Main Street was blocked off at the Friends of Eagles building detouring traffic around the center of town. When we noticed that the metered parking spaces along Prospect Street were all occupied, the kids and I knew there was a party going on in town; we just didn’t realize that the party was EVERYWHERE downtown. Turning left onto Water Street, the Morrison building’s door was open as Keith Paul’s Desultory Theatre prepared to present the haunting sounds of the electronic indie-rock band Ghost & Goblin. As we traveled past the WAPJ building, we listened to Tony Henry present classic rock favorites on the radio. Stopping at the traffic light at the Five Points, we were in the hub of a palpable excitement within the city. To our right was an opening of a new exhibit at the Five Points Gallery. To our left was a classic car show put on by the Torrington Police Explorers. To the southeast above the shopping plaza we could see the luminescent lights of Fuessenich Park and we could hear above the din of the crowd outside a concert was playing at Coe Park.
We were in the eye of the artistic and cultural storm in Torrington and we had to explore.
The municipal parking was nearly full but we found a space and looked at the Naugatuck River as we walked over the bridge, making our way through the Five Points Arts District. My daughter wanted to see the art and be in the party that she had seen through the window of the Five Points gallery. We stopped in and looked at the artwork while I firmly held my son’s hand lest he made a run for the food table. The work of renowned artist Janet Slom was presented beautifully and we enjoyed the ambiance of standing within the gallery, perceiving an organic quality to the figures within the scrolls.
We crossed over Water Street to the Arts Desire to say hello to Jessica Stepler and I requested some specific art supplies. Having a neighborhood art supply store can’t be understated for this is the difference between quality personal customer service and big box store chain environment. The BYOB painting experience was going on at the Artwell Gallery and we didn’t want to interrupt so we exited onto Main Street. A store front near the S &S SweetTreats ice cream store that I had never seen open was filled with activity so we entered to find it was a “pop-up” art gallery put on by the Artwell Gallery! The gallery showcased the beautiful work of Rachel Sterns, a photographer in our area.
As we left the pop-up gallery, the last vestiges of the sun was gone but the marquee of the Warner Theater shone brightly while within their walls, the movie “Clerks” played in gleeful expectation of the arrival of director Kevin Smith a few weeks from now. Along Main Street was a cavalcade of classic automobiles and motorcycles. My son was thrilled to see them and not so thrilled that he couldn’t have a ride in them! In front of the Yankee Pedlar Inn, the young police explorers were thanking those who had participated and attended the car show for the event ‘s funds were going to benefit this worthwhile organization. When the presentation ended a few of the police explorers walked past us with a glow of excitement that rivaled the Warner Theater’s bright lights.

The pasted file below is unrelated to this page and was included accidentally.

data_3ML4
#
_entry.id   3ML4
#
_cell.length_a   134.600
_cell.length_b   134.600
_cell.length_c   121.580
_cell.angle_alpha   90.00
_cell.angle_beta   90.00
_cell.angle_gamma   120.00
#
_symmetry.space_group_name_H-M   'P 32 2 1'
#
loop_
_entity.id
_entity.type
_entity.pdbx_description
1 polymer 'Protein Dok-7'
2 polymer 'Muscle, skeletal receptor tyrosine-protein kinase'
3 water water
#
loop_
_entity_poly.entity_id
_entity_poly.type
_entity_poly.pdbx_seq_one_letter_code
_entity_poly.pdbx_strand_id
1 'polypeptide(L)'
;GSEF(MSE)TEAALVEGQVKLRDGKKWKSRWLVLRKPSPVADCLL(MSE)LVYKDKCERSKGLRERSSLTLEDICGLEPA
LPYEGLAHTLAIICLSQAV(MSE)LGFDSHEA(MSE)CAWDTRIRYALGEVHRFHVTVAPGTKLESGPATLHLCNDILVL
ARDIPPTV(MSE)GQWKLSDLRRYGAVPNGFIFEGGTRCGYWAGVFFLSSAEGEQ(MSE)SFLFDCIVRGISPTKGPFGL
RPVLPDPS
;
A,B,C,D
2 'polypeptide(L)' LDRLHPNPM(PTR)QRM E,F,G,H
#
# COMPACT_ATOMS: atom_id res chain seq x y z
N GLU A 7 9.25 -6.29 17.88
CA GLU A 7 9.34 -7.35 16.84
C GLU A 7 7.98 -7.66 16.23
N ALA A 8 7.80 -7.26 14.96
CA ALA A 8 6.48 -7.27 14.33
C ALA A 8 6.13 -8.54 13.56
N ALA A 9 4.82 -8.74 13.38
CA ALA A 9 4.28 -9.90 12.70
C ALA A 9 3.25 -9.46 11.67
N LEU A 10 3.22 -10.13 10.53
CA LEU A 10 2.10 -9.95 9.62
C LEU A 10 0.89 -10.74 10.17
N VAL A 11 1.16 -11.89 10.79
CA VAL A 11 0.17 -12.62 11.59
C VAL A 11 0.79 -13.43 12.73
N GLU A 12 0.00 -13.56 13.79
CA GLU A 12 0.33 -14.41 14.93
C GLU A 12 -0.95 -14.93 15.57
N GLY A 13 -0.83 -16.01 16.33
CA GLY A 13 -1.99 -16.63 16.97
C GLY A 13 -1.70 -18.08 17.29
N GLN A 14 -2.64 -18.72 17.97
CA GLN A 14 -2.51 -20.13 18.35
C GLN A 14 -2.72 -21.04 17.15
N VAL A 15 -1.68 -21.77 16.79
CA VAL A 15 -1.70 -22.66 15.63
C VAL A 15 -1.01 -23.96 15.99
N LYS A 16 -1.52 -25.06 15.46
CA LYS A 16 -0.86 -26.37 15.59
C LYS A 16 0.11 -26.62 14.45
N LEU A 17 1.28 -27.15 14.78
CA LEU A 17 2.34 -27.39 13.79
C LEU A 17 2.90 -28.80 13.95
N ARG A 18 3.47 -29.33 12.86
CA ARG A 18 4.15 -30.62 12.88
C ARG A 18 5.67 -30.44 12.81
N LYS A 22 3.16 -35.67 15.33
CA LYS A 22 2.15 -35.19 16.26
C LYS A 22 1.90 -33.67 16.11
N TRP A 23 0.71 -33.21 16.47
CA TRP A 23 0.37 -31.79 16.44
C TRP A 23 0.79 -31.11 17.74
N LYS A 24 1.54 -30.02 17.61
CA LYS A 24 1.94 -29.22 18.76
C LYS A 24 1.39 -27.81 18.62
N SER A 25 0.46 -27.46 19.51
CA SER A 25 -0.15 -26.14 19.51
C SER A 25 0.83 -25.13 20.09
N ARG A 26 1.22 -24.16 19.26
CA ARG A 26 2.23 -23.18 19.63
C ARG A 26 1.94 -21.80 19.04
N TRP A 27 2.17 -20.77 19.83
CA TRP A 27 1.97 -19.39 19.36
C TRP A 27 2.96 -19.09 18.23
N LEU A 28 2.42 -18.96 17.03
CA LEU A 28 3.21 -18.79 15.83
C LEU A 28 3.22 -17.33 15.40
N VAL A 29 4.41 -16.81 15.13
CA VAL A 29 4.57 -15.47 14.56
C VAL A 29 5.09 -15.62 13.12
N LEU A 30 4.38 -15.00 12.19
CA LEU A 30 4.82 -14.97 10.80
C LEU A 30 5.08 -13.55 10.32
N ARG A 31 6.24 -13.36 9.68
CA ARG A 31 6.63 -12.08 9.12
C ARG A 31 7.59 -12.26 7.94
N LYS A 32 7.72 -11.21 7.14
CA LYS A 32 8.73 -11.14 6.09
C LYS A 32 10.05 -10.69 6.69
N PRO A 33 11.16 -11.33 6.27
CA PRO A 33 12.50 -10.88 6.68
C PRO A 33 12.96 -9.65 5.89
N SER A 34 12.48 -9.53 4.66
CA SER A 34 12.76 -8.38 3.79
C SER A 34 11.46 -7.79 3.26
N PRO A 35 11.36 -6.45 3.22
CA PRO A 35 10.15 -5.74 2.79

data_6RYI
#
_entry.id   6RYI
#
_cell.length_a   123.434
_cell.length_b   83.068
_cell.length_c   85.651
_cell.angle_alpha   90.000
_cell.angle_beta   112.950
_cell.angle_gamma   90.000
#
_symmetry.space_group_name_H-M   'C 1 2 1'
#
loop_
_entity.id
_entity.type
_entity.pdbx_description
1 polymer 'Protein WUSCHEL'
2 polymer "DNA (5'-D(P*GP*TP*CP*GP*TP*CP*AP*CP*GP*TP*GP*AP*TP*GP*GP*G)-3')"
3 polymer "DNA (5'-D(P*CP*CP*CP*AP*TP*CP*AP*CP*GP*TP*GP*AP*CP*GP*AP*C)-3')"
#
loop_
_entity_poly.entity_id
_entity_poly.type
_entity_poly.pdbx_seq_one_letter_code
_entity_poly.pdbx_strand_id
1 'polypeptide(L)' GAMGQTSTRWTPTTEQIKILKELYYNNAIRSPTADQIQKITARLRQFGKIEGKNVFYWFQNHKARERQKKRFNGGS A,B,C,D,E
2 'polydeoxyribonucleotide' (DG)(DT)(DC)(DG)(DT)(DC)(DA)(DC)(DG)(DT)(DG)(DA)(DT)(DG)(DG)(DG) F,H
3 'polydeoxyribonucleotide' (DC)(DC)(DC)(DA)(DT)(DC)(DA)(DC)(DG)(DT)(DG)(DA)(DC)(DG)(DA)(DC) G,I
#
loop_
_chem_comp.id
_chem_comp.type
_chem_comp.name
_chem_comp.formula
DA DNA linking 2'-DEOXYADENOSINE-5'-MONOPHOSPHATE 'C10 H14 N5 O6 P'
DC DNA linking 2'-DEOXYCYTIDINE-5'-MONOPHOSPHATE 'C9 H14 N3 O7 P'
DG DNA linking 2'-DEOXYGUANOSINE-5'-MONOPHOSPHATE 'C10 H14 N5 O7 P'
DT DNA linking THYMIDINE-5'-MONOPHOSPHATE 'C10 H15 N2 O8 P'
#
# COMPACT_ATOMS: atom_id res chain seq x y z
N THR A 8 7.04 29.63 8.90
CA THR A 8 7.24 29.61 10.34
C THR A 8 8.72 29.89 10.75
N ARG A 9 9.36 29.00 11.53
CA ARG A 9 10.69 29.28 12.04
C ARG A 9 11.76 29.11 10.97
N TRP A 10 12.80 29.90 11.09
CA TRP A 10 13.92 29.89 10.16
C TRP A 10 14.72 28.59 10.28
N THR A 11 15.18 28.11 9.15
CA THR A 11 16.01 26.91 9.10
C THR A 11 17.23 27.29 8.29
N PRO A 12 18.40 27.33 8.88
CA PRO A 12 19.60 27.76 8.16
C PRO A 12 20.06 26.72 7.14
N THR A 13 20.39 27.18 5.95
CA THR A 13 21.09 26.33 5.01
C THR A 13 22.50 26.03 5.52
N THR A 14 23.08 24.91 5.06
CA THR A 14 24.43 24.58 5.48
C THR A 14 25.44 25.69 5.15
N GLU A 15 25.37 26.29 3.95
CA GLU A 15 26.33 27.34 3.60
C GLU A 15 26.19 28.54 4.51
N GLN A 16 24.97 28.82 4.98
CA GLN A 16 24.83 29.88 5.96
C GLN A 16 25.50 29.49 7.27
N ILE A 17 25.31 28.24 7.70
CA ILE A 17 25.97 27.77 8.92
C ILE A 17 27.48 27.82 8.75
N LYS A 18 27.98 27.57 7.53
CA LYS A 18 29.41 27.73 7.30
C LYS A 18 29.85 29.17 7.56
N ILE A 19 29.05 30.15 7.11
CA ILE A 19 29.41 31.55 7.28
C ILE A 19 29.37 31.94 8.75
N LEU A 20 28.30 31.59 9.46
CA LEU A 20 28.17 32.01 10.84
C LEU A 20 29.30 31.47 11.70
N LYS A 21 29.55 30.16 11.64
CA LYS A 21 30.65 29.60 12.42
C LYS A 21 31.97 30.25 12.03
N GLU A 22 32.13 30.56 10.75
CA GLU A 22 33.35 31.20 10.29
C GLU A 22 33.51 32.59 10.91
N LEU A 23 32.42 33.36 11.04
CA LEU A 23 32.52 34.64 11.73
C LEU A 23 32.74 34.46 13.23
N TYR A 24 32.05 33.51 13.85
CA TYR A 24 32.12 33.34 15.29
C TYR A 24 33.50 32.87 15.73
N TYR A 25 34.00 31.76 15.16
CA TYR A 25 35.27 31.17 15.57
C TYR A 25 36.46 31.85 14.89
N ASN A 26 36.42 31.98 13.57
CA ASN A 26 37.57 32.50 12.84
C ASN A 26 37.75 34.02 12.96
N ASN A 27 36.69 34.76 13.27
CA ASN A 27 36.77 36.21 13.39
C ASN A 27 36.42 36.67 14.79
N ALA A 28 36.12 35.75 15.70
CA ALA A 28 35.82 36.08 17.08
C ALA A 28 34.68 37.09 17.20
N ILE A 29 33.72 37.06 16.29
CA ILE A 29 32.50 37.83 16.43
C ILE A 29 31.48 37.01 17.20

Although we could have gone to Fuessenich Park where we would have discovered the Tri-town Trojans playing a baseball game against Bristol, or gone to Coe Park for a well attended concert, it was bed time for my young ones so we returned to the car to make our way home.
We weren’t supposed to be out that night, I had intended on a quiet evening at home but we needed a few supplies at the store, and then while already in the car I asked the kids if they wanted to take a drive and my daughter said, “Yes”. For the longest time my experience of Torrington had nearly always been simply our own house, the local grocery store and regularly getting gas for the car. Maybe that’s the same for some of you too. But something has happened in our community, a revival of spirit and a triumph of artistic endeavors and we are fortunate enough to experience it here. Torrington and the surrounding area are in the fertile beginning stages of a new age of arts and culture in New England. It did not spring up in a vacuum; the foundation was laid by those with vision and worked to make it succeed. The architects of that vision are many and each person played their own part in the success. The success is continuing to evolve and grow and we can all participate in our own ways, often simply by participating in the artistic and cultural opportunities before us.
We are all architects of the future but some build with a blue print. We can build an even better future for our communities. It starts with engagement, with getting involved. For our community, look what has happened already, and imagine the bright future, brighter than the lights of ten Warner theaters on Main Street.